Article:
Kindra Hall, this years Marketing Executives Group keynoter, will share ways to better capture consumer attention.
For restaurant marketing executives, telling good stories borne out of their businesses can have a huge influence on their brand’s popularity and impact its ultimate success.
Keynoting the event is best-selling author and award-winning storyteller Kindra Hall, who will talk about “Stories That Stick: The Irresistible Power of Strategic Storytelling.”
She will address the shift from a transactional economy to connected communities where businesses work to satisfy customers, maintain relevancy, and grow sales. Her theory: businesses, brands, sales teams, marketing teams and leaders at all levels must deploy strategic storytelling to capture consumer attention and connect with them on a more personal level. Register now to attend the 2023 Marketing Executives Group conference The author of “Stories That Stick: How Storytelling Can Captivate Customers, Influence Audiences, and Transform Your Business,” Hall says the goal is to inspire teams and individuals to better communicate the value of their companies, products, and individuality through storytelling.
When it comes to storytelling in business, you may have a message, but lack a story to make it resonate, Hall says. Or vice versa. Sometimes you have a story, but don’t know how to transform it into a compelling message.
Sharing your story is a lot simpler than you think, she says. Here’s how to do it.
- Grab paper and a pen. Divide your page into two columns. Top left, write the word ‘Story’ and jot down notes on the stories you want to share. Stories can cover anything, from where supplies are locally sourced to a profile of a great manager to an above-and-beyond customer service story. At the top of the right column, write the word ‘Message.’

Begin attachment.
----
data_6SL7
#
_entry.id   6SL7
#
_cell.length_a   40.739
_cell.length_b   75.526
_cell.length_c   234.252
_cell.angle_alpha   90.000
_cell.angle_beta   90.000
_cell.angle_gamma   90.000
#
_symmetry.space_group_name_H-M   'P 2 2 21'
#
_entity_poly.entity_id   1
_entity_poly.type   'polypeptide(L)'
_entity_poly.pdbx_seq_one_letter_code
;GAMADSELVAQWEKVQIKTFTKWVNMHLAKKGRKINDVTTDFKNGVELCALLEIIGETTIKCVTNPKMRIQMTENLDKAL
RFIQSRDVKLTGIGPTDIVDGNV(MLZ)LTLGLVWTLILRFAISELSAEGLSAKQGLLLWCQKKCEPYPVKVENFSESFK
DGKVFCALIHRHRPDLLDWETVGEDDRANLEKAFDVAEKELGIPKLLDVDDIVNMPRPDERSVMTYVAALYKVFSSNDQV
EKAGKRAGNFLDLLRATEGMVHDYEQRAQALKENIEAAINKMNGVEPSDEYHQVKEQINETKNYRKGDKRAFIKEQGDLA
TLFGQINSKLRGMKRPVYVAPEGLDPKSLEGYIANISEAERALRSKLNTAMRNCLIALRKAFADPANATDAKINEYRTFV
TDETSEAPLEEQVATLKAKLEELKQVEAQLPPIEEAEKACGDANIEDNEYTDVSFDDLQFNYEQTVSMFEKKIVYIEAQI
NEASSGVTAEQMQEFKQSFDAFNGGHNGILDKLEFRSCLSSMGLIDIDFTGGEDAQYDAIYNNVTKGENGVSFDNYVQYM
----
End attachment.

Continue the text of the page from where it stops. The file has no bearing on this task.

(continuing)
- Focus on the stories and lessons learned from your experiences. Think about themes that permeate your story, like passion for the business, service, loyalty, or perseverance. Maybe you learned something from failure, through working with others, or the importance of communication, trust, and reliability. Use the different components in your stories.
- Don’t hold back on your details. Use them to expand the elements of the story. Each item represents an opportunity to connect it with a relevant message. Next, move on to develop the marketing messages that your story demonstrates and supports.
- Think about your message and customer touchpoints. If you send out weekly updates or newsletters, host monthly meetings, or post on social media, what do you want people to walk away with from any one of those messages? What do you want customers to know or feel about your restaurant brand?
- Incorporate themes. Do you talk about the pursuit of excellence, about perseverance? Do you talk about commitment to customers? What actions do you encourage people to take, and what actions do you not tolerate? Those are things to consider and write down.
- Cross-reference your two lists. This will help determine whether the message matches the story. Look for intersections in both columns that make it possible to tell the story you want to tell and make it matter. Remember, you only need one for it work.
Get ready to attend MEG, now in its 42nd year, and join Hall, plus more than 300 restaurant marketers and powerhouse industry partners, for a master class in connection. Register today!